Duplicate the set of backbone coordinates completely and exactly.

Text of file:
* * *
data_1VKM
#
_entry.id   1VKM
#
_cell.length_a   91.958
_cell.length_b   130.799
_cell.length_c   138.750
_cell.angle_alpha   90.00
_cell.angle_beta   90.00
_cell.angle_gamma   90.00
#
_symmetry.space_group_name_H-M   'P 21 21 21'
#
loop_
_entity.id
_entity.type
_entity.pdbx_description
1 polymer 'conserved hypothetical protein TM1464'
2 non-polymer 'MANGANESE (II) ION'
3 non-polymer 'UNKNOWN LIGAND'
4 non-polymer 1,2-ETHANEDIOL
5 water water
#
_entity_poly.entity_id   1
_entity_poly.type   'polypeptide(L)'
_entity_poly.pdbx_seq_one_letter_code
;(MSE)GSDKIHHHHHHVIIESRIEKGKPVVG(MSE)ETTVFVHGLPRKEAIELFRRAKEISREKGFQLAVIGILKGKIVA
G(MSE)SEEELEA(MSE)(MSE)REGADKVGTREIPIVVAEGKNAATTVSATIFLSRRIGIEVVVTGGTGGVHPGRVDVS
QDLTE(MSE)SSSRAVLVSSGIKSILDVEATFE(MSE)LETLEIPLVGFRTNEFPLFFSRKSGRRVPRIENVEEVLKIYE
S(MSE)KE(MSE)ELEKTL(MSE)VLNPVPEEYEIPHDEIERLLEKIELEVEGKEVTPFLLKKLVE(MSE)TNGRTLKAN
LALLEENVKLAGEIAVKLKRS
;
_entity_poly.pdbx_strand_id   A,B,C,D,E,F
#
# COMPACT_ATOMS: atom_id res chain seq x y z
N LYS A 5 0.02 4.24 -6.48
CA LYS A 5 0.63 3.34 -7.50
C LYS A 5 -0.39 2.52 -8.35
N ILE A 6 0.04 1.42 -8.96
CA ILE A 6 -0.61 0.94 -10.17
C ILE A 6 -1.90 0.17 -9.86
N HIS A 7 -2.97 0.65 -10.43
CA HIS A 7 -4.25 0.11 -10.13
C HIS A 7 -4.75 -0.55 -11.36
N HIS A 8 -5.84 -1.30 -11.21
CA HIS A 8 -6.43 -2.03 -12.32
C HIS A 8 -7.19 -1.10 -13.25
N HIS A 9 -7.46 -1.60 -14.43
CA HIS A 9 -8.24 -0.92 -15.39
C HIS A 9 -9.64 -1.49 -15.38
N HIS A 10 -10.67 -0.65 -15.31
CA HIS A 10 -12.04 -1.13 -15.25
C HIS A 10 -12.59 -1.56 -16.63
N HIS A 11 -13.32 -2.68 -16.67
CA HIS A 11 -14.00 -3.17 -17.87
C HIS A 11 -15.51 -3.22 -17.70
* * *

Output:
data_1VKM
#
_entry.id   1VKM
#
_cell.length_a   91.958
_cell.length_b   130.799
_cell.length_c   138.750
_cell.angle_alpha   90.00
_cell.angle_beta   90.00
_cell.angle_gamma   90.00
#
_symmetry.space_group_name_H-M   'P 21 21 21'
#
loop_
_entity.id
_entity.type
_entity.pdbx_description
1 polymer 'conserved hypothetical protein TM1464'
2 non-polymer 'MANGANESE (II) ION'
3 non-polymer 'UNKNOWN LIGAND'
4 non-polymer 1,2-ETHANEDIOL
5 water water
#
_entity_poly.entity_id   1
_entity_poly.type   'polypeptide(L)'
_entity_poly.pdbx_seq_one_letter_code
;(MSE)GSDKIHHHHHHVIIESRIEKGKPVVG(MSE)ETTVFVHGLPRKEAIELFRRAKEISREKGFQLAVIGILKGKIVA
G(MSE)SEEELEA(MSE)(MSE)REGADKVGTREIPIVVAEGKNAATTVSATIFLSRRIGIEVVVTGGTGGVHPGRVDVS
QDLTE(MSE)SSSRAVLVSSGIKSILDVEATFE(MSE)LETLEIPLVGFRTNEFPLFFSRKSGRRVPRIENVEEVLKIYE
S(MSE)KE(MSE)ELEKTL(MSE)VLNPVPEEYEIPHDEIERLLEKIELEVEGKEVTPFLLKKLVE(MSE)TNGRTLKAN
LALLEENVKLAGEIAVKLKRS
;
_entity_poly.pdbx_strand_id   A,B,C,D,E,F
#
# COMPACT_ATOMS: atom_id res chain seq x y z
N LYS A 5 0.02 4.24 -6.48
CA LYS A 5 0.63 3.34 -7.50
C LYS A 5 -0.39 2.52 -8.35
N ILE A 6 0.04 1.42 -8.96
CA ILE A 6 -0.61 0.94 -10.17
C ILE A 6 -1.90 0.17 -9.86
N HIS A 7 -2.97 0.65 -10.43
CA HIS A 7 -4.25 0.11 -10.13
C HIS A 7 -4.75 -0.55 -11.36
N HIS A 8 -5.84 -1.30 -11.21
CA HIS A 8 -6.43 -2.03 -12.32
C HIS A 8 -7.19 -1.10 -13.25
N HIS A 9 -7.46 -1.60 -14.43
CA HIS A 9 -8.24 -0.92 -15.39
C HIS A 9 -9.64 -1.49 -15.38
N HIS A 10 -10.67 -0.65 -15.31
CA HIS A 10 -12.04 -1.13 -15.25
C HIS A 10 -12.59 -1.56 -16.63
N HIS A 11 -13.32 -2.68 -16.67
CA HIS A 11 -14.00 -3.17 -17.87
C HIS A 11 -15.51 -3.22 -17.70